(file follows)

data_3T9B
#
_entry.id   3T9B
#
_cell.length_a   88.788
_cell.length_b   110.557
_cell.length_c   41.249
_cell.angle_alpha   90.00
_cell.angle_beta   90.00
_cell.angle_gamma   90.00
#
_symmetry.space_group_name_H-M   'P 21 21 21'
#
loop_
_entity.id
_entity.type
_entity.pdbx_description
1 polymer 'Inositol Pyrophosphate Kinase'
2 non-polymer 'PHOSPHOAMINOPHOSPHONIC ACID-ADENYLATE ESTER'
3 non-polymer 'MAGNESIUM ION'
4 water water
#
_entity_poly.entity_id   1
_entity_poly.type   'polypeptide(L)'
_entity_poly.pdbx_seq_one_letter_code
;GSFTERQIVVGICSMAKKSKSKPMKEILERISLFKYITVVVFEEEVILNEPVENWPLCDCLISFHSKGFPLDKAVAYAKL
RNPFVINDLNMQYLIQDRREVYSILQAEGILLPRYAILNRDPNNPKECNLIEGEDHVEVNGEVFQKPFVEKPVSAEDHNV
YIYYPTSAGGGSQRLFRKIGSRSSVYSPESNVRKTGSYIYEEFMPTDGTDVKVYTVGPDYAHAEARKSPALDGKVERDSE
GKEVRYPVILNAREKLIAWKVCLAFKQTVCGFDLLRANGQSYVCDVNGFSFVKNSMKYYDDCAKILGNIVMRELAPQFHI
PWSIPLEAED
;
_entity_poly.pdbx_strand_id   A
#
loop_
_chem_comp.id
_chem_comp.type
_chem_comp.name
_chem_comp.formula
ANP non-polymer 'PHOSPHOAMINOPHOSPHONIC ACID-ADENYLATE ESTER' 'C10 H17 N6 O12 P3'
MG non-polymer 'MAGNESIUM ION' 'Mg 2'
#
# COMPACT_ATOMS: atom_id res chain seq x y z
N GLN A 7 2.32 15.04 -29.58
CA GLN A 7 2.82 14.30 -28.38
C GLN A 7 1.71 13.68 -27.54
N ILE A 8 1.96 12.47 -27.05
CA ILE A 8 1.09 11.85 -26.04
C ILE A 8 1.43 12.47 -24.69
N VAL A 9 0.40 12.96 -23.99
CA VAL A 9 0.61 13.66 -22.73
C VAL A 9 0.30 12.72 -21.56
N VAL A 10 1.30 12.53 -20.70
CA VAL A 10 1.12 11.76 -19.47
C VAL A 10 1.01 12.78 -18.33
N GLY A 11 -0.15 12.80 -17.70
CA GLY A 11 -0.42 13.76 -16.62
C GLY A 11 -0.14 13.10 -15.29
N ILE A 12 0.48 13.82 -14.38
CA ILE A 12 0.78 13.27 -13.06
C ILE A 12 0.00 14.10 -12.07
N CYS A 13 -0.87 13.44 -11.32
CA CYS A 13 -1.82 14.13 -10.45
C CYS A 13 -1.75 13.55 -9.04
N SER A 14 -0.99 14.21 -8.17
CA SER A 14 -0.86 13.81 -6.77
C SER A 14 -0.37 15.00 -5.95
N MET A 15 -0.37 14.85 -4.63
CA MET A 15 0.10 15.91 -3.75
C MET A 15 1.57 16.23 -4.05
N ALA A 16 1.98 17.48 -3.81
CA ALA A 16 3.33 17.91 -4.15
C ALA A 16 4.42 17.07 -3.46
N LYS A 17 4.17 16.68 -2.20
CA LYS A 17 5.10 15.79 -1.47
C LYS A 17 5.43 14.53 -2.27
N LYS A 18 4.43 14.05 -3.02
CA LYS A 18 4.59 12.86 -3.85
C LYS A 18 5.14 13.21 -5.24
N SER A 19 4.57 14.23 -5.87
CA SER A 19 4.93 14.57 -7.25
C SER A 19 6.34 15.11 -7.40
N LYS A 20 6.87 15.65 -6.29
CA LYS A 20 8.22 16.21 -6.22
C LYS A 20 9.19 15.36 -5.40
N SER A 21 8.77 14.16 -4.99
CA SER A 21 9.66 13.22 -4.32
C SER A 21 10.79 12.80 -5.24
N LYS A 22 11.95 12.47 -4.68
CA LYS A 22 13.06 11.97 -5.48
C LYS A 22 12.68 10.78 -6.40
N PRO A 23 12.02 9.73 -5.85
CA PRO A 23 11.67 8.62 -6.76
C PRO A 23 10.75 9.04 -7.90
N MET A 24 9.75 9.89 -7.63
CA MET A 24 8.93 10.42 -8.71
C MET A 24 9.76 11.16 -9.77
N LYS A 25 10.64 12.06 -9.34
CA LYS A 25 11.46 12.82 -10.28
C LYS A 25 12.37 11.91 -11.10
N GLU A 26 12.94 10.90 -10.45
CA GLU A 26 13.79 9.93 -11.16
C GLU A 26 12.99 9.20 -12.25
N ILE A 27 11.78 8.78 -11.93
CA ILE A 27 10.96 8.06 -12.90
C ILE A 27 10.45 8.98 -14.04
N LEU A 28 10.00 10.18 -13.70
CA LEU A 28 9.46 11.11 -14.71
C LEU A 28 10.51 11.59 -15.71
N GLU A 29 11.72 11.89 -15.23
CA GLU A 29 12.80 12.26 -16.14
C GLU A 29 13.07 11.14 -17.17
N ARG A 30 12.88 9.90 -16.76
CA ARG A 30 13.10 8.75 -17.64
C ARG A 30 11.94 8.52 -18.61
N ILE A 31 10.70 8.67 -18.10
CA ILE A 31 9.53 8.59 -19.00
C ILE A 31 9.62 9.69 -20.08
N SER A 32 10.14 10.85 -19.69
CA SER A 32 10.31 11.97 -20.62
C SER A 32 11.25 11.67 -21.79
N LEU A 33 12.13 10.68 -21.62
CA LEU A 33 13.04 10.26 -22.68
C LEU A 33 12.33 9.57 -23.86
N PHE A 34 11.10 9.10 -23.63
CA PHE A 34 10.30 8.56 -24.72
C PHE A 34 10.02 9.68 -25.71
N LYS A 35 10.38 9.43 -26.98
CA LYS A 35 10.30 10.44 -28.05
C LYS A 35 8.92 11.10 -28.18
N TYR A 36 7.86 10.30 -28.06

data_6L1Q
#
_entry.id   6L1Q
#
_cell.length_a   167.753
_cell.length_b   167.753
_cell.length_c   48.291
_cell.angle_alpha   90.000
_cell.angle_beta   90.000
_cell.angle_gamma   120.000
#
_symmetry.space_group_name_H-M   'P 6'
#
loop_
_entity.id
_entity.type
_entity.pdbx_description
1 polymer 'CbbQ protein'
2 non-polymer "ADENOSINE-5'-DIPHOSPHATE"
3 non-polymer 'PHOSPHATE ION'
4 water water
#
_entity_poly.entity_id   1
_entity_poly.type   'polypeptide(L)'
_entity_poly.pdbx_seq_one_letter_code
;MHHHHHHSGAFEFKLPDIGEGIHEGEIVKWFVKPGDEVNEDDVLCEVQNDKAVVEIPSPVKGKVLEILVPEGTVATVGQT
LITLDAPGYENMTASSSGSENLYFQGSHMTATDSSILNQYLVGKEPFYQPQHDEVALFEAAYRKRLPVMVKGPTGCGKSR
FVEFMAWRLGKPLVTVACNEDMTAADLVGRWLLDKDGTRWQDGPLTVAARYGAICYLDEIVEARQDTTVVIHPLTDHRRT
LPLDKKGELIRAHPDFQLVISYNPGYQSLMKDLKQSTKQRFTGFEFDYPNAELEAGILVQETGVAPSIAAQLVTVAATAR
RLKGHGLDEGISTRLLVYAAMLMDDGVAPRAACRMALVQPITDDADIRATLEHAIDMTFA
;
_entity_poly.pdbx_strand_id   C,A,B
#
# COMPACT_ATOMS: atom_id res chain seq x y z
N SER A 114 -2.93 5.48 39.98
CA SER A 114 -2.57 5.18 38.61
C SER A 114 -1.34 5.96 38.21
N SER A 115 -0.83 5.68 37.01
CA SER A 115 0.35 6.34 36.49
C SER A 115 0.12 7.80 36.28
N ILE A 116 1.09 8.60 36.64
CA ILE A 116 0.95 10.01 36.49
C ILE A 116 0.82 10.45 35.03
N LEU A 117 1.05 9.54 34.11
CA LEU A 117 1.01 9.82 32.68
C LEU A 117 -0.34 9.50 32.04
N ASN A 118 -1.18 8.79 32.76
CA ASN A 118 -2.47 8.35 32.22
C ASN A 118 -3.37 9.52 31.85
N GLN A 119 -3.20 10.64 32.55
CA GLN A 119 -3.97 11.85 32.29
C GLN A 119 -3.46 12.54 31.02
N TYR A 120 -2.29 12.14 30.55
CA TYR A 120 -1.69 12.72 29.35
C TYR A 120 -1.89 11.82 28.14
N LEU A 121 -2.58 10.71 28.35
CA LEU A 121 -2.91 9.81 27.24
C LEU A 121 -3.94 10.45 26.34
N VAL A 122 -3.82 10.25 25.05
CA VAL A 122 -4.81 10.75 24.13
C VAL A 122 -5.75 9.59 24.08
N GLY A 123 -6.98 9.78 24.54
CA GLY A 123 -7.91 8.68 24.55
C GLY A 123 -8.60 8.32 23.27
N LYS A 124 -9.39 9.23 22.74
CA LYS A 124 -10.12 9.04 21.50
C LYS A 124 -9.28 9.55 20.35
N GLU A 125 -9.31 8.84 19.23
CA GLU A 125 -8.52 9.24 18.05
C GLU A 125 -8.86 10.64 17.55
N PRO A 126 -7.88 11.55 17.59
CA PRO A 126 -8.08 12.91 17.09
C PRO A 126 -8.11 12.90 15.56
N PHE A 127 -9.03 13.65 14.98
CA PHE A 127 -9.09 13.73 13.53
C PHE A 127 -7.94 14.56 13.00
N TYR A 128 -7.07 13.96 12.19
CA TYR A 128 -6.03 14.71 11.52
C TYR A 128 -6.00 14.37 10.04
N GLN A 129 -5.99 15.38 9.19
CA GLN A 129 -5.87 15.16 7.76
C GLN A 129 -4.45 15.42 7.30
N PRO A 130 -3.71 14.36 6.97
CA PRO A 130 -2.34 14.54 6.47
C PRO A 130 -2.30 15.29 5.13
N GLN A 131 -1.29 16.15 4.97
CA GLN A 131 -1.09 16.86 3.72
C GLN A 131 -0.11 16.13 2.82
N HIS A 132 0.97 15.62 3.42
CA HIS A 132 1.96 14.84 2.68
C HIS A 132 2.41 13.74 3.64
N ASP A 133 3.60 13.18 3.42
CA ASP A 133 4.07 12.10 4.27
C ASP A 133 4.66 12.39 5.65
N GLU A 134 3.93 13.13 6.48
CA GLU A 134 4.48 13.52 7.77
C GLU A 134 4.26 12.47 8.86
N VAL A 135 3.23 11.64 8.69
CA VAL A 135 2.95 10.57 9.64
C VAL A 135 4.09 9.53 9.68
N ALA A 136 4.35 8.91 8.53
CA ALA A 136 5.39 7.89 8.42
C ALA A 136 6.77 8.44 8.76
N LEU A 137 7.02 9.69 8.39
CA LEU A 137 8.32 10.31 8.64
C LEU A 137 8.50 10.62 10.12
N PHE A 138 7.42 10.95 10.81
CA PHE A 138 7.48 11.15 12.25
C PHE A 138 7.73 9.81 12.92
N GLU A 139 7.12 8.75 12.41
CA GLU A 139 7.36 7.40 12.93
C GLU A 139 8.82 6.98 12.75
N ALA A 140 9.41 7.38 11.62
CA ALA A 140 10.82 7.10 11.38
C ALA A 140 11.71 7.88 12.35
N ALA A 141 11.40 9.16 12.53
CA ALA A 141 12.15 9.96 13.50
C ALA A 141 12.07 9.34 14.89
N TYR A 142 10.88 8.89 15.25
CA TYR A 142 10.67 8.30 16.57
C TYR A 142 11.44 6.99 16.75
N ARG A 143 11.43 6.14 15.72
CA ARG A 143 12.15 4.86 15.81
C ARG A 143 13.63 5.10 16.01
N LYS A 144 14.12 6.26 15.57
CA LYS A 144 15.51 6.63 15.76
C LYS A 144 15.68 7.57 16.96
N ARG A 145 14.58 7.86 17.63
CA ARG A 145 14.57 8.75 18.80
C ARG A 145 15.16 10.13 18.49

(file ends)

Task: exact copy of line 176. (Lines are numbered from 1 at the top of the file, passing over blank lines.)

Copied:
C LEU A 117 -0.34 9.50 32.04